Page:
I’m sure people would be more ok with being supportive of some hypothetical concept that would make it easier for people to have sex WITHOUT there being any major downside or risk of hurting anyone, but that’s not what we observe here, so far as I can tell.

      • Siggy

        Yeah I’m not going to play devil’s advocate. I think birth control should be covered by health insurance not merely because it is harmless, but because sexual health matters. I completely disagree with the idea that sexual health is less of a priority because it’s only for fun and pleasure.

        • Calum P Cameron

          Fair enough.

          Personally, I don’t think “I don’t feel like having sex much” should be viewed as a sexual health issue. I think the narrative that low sex drives are unhealthy and high sex drives are healthy is not only harmful but also just plain wrong. Even if it WERE a sexual health issue, I don’t personally think sexual health should be viewed as MORE of a priority than mental health or non-sexual physical health, so I absolutely do think it makes a difference whether something is harmless or not.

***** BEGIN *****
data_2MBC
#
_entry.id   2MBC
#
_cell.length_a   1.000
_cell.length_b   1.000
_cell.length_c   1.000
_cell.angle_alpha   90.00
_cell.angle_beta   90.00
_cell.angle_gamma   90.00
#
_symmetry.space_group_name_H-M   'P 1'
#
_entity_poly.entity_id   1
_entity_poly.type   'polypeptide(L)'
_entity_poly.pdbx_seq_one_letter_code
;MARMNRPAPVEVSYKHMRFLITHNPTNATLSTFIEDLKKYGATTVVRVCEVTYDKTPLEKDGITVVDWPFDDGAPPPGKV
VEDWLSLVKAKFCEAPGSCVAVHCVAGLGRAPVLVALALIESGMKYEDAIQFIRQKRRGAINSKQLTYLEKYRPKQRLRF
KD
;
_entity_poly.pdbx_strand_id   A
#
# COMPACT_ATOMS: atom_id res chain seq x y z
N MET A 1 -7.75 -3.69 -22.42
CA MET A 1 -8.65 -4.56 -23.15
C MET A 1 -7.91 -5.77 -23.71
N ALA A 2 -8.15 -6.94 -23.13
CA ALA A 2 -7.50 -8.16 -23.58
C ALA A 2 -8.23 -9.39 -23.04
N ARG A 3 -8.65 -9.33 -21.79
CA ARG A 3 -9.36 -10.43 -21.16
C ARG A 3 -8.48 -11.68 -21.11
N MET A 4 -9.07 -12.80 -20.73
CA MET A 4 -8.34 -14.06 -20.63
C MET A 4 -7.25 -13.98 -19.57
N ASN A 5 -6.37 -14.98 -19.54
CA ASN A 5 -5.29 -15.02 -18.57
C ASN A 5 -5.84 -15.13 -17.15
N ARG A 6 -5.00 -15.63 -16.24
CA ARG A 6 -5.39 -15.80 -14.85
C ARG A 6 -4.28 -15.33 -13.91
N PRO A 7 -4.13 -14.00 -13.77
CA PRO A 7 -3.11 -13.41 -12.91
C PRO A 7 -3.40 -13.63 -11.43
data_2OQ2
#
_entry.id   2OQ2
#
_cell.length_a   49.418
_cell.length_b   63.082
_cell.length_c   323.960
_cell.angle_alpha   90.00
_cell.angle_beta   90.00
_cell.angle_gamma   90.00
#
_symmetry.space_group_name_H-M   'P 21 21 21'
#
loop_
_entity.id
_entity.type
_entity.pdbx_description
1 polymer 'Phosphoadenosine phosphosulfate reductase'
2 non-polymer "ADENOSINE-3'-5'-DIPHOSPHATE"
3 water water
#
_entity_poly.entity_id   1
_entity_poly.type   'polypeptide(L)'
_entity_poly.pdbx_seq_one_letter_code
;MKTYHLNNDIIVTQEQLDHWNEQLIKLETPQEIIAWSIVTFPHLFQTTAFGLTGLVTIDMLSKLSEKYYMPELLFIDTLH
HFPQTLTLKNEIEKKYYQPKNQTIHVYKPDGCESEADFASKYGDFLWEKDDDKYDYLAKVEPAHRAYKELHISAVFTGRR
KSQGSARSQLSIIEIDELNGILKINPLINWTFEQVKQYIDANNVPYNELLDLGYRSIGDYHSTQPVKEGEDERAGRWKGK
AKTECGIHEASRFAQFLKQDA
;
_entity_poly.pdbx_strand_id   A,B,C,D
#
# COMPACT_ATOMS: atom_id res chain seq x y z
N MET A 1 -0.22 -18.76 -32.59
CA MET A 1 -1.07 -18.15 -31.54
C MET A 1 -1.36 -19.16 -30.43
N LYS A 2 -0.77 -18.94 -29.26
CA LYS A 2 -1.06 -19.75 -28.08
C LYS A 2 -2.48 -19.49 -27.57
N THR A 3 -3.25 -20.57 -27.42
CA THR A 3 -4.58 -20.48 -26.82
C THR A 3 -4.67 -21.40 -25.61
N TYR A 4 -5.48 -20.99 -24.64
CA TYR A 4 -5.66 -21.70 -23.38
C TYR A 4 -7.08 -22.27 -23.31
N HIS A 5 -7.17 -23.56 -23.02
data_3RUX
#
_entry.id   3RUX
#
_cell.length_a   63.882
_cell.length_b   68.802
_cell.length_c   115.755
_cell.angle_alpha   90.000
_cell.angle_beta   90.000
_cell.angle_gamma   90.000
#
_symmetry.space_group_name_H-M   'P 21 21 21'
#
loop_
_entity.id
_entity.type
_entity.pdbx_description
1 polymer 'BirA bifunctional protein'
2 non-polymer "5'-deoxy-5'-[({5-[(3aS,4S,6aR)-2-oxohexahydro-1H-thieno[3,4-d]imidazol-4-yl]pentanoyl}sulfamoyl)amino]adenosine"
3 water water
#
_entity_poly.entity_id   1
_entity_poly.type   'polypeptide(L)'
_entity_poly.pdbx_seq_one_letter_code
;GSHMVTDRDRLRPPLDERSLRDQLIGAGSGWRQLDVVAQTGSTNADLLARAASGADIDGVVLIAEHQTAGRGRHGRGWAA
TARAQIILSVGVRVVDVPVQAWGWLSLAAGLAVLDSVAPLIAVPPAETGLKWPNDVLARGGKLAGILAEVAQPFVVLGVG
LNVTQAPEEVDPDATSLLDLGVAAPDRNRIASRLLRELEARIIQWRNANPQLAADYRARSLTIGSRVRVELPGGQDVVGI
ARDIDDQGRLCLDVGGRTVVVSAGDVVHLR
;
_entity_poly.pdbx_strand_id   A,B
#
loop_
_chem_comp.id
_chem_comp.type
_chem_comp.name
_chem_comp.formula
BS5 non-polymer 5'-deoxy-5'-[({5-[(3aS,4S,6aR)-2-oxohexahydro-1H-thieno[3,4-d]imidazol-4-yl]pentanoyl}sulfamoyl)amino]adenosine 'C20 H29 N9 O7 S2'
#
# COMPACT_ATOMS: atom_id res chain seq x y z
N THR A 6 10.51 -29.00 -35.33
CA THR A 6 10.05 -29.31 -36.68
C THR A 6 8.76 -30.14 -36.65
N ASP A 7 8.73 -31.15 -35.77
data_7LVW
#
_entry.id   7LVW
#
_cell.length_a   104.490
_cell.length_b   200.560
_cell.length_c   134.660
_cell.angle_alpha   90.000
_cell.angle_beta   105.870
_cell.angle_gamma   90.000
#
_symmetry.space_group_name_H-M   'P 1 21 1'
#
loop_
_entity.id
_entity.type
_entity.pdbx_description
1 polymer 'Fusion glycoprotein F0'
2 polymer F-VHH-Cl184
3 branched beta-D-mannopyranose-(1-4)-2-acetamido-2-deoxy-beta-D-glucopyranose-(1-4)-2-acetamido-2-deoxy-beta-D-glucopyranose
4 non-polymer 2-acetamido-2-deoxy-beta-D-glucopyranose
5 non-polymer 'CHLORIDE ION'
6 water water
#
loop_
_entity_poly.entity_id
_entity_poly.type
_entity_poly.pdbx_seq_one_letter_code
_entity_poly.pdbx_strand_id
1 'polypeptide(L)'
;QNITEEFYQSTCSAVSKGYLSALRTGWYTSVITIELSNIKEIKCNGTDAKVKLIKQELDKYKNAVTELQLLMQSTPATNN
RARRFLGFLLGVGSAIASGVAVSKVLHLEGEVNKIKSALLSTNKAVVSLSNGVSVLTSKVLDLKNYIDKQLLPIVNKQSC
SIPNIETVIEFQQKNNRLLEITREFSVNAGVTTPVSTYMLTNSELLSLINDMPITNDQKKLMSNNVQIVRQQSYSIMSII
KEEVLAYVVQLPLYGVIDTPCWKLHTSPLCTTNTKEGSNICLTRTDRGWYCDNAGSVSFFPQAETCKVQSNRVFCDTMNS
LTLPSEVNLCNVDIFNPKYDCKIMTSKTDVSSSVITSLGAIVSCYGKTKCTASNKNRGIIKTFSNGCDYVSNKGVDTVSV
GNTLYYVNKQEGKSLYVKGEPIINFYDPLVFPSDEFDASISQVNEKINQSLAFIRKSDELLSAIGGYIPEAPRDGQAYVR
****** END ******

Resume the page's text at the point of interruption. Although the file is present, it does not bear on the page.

• Calum P Cameron

          I mean, I know our host hates food analogies but…

          I really enjoy the act of eating spaghetti carbonara. But I went through a period when I was having an allergic reaction to the stuff every time I ate it without taking a little antihistamine pill first. So I was literally using pills I got for free from the NHS in order to safely perform an act which I found pleasurable even though it was unnecessary. I am glad I was able to do that, and I would support other people having the right to do that. So I get the logic behind the importance of birth control.